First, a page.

Persian Empire, Lydia, Cyrus - Darios I, c. 546 - 520 B.C., Kroiseid Type

|Persian| |Lydia|, |Persian| |Empire,| |Lydia,| |Cyrus| |-| |Darios| |I,| |c.| |546| |-| |520| |B.C.,| |Kroiseid| |Type|, |siglos| |(half-stater)|
The Lydian King Croesus minted the first silver and gold coins. He was famous for his extraordinary wealth, but after his defeat by Cyrus about 546 B.C. Lydia became a Persian satrapy. The Persian conquerors of Lydia continued to strike the same Croesus' coin types. This coin is a later example issued under Persia. We can tell because under Croesus the lion and the bull were struck separately, with one punch at a time. Later examples, such as this coin, were struck with only one obverse die engraved with both animals, and only one reverse die, simulating two square punches.
GS84246. Silver siglos (half-stater), SNG Cop 456; SNGvA 2877; SNG Kayhan 1025; BMC Lydia p. 7, 45; Traité I 409; SGCV II 3424, gVF, light bumps and marks, tiny edge crack, weight 5.303 g, maximum diameter 15.1 mm, Sardes (Sart, Turkey) mint, c. 546 - 520 B.C.; obverse on the left, forepart of a roaring lion right, confronting, on the right, the forepart of a bull left, struck with a single die; reverse two incuse squares, of unequal size, side by side; SOLD


Persian Empire, Lydia, Anatolia, Artaxerxes I - Artaxerxes II, c. 450 - 375 B.C.

|Persian| |Lydia|, |Persian| |Empire,| |Lydia,| |Anatolia,| |Artaxerxes| |I| |-| |Artaxerxes| |II,| |c.| |450| |-| |375| |B.C.|, |siglos|
This type was minted in Lydia, Anatolia, while under Persian control, prior to Alexander the Great's conquest. The Persian or Achaemenid Empire (c. 550 - 330 B.C.) was the largest empire in ancient history extending across Asia, Africa and Europe, including Iran, Afghanistan, Pakistan, parts of Central Asia, Asia Minor, Thrace and Macedonia, much of the Black Sea coastal regions, Iraq, northern Saudi Arabia, Jordan, Palestine and Israel, Lebanon, Syria, and much of ancient Egypt as far west as Libya.Persian Empire
GA76184. Silver siglos, Carradice Type IIIb (late), pl. XIV, 36 ff.; SNG Kayhan 1029; Rosen 671 - 672; SGCV II 4682; Klein 761; Carradice Price p. 69 and pl. 18, 79 ff., Choice VF, fantastic late style, full length of king and full bow on flan, weight 5.539 g, maximum diameter 17.2 mm, Sardes (Sart, Turkey) mint, c. 450 - 375 B.C.; obverse kneeling-running figure of the Great King right, transverse spear downward in right hand, bow in extended left hand, bearded, crowned, stylistic drapery with broad semi-circular sweep of folds; banker's mark; reverse irregular rectangular punch; SOLD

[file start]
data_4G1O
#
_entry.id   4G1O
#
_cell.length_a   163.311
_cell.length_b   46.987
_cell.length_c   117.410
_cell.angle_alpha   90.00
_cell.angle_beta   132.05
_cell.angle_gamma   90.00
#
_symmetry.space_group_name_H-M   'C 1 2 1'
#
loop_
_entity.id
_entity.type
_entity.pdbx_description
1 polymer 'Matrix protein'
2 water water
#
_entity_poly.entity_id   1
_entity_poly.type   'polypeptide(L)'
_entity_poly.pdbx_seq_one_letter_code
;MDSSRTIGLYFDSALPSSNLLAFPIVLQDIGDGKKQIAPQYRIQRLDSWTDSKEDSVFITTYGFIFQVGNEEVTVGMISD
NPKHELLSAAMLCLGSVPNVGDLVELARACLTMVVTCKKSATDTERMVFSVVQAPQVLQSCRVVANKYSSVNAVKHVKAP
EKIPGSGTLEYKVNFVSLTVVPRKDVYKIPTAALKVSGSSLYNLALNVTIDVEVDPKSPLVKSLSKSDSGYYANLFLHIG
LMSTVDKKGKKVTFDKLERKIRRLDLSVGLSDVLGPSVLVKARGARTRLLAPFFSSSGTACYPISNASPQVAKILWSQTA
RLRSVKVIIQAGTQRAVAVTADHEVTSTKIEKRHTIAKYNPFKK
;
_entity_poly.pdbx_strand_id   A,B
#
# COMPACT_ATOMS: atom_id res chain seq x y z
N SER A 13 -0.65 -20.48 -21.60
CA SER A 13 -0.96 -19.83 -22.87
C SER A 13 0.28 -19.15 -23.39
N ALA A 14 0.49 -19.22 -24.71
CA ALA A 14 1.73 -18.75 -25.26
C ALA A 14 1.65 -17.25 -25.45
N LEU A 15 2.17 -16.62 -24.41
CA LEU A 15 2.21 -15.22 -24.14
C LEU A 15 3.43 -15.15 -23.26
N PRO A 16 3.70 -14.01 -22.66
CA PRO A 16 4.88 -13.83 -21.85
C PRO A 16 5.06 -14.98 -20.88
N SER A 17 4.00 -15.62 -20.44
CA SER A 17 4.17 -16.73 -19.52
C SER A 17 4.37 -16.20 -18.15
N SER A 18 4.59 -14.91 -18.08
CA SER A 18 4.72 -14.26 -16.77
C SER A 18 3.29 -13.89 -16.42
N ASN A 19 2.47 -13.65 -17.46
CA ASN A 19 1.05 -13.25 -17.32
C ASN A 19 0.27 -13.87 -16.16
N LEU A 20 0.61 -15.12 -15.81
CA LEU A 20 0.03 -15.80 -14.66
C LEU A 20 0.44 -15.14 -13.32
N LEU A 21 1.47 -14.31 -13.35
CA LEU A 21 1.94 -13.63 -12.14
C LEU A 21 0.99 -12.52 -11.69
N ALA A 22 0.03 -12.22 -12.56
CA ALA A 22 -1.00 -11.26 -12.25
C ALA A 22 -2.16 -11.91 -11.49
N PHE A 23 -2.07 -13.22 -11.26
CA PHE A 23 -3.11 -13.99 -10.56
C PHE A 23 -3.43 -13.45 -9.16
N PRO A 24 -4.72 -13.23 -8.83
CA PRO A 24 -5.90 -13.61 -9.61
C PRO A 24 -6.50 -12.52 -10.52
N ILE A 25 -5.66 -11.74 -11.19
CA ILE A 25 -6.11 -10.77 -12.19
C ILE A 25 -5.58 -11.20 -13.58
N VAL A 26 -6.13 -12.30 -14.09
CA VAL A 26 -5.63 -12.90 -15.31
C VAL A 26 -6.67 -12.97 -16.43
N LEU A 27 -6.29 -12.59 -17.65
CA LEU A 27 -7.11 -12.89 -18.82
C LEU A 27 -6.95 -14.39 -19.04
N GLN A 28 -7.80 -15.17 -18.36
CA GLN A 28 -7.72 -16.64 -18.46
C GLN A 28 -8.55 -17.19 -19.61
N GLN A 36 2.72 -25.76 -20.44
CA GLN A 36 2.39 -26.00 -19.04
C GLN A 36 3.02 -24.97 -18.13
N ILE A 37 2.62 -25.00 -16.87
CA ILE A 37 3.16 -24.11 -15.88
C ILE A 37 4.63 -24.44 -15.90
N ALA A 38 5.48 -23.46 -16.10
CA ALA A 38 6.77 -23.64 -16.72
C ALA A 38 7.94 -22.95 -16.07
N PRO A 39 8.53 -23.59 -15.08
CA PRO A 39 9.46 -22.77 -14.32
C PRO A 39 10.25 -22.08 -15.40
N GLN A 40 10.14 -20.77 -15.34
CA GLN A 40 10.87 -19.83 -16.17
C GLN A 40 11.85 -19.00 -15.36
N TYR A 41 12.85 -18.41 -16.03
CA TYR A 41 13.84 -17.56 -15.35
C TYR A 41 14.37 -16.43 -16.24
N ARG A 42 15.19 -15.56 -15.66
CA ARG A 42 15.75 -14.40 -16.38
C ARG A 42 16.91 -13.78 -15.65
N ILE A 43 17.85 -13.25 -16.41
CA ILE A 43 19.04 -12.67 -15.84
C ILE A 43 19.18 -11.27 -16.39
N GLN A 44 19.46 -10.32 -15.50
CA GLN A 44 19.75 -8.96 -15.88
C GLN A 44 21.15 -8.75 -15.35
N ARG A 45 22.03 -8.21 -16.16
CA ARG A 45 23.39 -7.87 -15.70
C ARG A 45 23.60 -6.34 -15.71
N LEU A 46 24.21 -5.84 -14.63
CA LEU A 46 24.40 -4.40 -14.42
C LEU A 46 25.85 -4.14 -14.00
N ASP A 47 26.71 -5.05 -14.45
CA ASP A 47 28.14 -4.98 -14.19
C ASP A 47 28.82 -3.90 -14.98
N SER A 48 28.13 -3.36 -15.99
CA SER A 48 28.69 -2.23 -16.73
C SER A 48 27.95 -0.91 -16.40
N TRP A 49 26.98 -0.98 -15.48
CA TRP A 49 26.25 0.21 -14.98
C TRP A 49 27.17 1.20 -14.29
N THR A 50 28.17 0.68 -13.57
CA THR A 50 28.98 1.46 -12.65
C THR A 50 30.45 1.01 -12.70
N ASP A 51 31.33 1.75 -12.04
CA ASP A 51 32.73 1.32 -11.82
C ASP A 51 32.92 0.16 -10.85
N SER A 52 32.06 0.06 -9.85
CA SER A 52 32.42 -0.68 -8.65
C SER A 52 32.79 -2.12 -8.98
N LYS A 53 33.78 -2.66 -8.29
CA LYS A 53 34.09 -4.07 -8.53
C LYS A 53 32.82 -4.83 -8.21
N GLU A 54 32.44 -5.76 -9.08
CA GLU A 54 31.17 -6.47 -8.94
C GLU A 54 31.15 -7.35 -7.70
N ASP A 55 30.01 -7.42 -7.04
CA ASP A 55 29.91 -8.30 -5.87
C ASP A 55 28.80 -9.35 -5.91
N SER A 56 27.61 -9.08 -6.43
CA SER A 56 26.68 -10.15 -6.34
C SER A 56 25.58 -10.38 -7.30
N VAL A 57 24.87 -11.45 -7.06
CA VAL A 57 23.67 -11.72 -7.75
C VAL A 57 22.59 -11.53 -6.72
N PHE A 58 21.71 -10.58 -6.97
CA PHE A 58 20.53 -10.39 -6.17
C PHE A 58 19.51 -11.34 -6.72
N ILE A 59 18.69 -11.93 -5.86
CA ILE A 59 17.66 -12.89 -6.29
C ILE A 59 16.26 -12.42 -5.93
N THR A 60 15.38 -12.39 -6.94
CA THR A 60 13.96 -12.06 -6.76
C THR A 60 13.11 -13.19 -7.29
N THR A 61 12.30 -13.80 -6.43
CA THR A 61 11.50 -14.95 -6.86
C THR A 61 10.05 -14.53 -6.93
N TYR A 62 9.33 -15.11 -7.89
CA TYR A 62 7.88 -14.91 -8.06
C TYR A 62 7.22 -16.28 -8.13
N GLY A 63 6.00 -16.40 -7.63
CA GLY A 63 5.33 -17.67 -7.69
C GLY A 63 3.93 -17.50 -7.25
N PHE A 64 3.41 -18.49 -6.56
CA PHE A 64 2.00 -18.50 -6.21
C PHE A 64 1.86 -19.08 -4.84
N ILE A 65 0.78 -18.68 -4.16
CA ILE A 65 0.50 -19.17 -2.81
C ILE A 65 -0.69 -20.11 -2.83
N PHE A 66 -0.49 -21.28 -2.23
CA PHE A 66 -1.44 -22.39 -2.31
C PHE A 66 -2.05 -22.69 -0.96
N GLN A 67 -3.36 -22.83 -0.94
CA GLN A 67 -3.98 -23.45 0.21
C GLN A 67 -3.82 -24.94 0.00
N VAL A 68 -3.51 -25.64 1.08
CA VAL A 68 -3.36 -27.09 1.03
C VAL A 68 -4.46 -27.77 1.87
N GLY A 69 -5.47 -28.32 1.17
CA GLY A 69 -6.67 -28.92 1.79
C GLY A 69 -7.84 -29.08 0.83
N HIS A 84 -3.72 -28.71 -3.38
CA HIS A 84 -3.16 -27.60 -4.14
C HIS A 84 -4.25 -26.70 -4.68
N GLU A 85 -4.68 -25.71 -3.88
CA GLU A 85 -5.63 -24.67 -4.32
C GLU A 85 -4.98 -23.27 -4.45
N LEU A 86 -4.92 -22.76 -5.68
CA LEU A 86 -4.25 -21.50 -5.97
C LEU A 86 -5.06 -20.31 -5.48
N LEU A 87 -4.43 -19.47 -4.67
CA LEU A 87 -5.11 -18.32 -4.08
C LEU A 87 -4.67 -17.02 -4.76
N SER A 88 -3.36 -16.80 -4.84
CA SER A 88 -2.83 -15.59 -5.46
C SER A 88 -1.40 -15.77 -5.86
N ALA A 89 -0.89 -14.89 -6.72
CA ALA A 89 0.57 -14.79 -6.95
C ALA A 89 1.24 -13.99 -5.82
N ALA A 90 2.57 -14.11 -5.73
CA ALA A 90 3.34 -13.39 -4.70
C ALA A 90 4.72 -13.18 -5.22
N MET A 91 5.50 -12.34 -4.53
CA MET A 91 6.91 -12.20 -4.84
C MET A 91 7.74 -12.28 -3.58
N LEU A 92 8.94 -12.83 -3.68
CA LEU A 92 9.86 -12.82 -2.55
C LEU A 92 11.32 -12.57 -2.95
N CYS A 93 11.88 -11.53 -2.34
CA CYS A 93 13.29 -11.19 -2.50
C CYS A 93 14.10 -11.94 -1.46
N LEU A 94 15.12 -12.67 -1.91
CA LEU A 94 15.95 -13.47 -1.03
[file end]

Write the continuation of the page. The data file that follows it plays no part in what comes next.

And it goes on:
Persian Empire, Lydia, Anatolia, Artaxerxes II - Darius III, c. 375 - 340 B.C.

|Persian| |Lydia|, |Persian| |Empire,| |Lydia,| |Anatolia,| |Artaxerxes| |II| |-| |Darius| |III,| |c.| |375| |-| |340| |B.C.|, |siglos|
This type was minted in Lydia, Anatolia, while under Persian control, prior to Alexander the Great's conquest. The Persian or Achaemenid Empire (c. 550 - 330 B.C.) was the largest empire in ancient history extending across Asia, Africa and Europe, including Iran, Afghanistan, Pakistan, parts of Central Asia, Asia Minor, Thrace and Macedonia, much of the Black Sea coastal regions, Iraq, northern Saudi Arabia, Jordan, Palestine and Israel, Lebanon, Syria, and much of ancient Egypt as far west as Libya.Persian Empire
GA86615. Silver siglos, Carradice Type IV (late) C, 46 ff.; BMC Arabia 172 ff.; SNG Kayhan 1031; SGCV II 4683; Rosen 674; Klein 763; Carradice Price p. 77 and pl. 20, 387 ff., aVF, unusual facing head banker's mark, weight 5.376 g, maximum diameter 16.3 mm, Sardes (Sart, Turkey) mint, c. 375 - 340 B.C.; obverse Kneeling-running figure of the Great King right, bearded, crowned, dagger in right hand, bow in left hand; reverse irregular oblong punch; SOLD


Persian Empire, Darius I, 505 - 486 B.C., Lydia, Anatolia

|Persian| |Lydia|, |Persian| |Empire,| |Darius| |I,| |505| |-| |486| || |B.C.,| |Lydia,| |Anatolia|, |1/3| |siglos|
This type was minted in Lydia, Anatolia, while under Persian control, prior to Alexander the Great's conquest. The Persian or Achaemenid Empire (c. 550 - 330 B.C.) was the largest empire in ancient history extending across Asia, Africa and Europe, including Iran, Afghanistan, Pakistan, parts of Central Asia, Asia Minor, Thrace and Macedonia, much of the Black Sea coastal regions, Iraq, northern Saudi Arabia, Jordan, Palestine and Israel, Lebanon, Syria, and much of ancient Egypt as far west as Libya.Persian Empire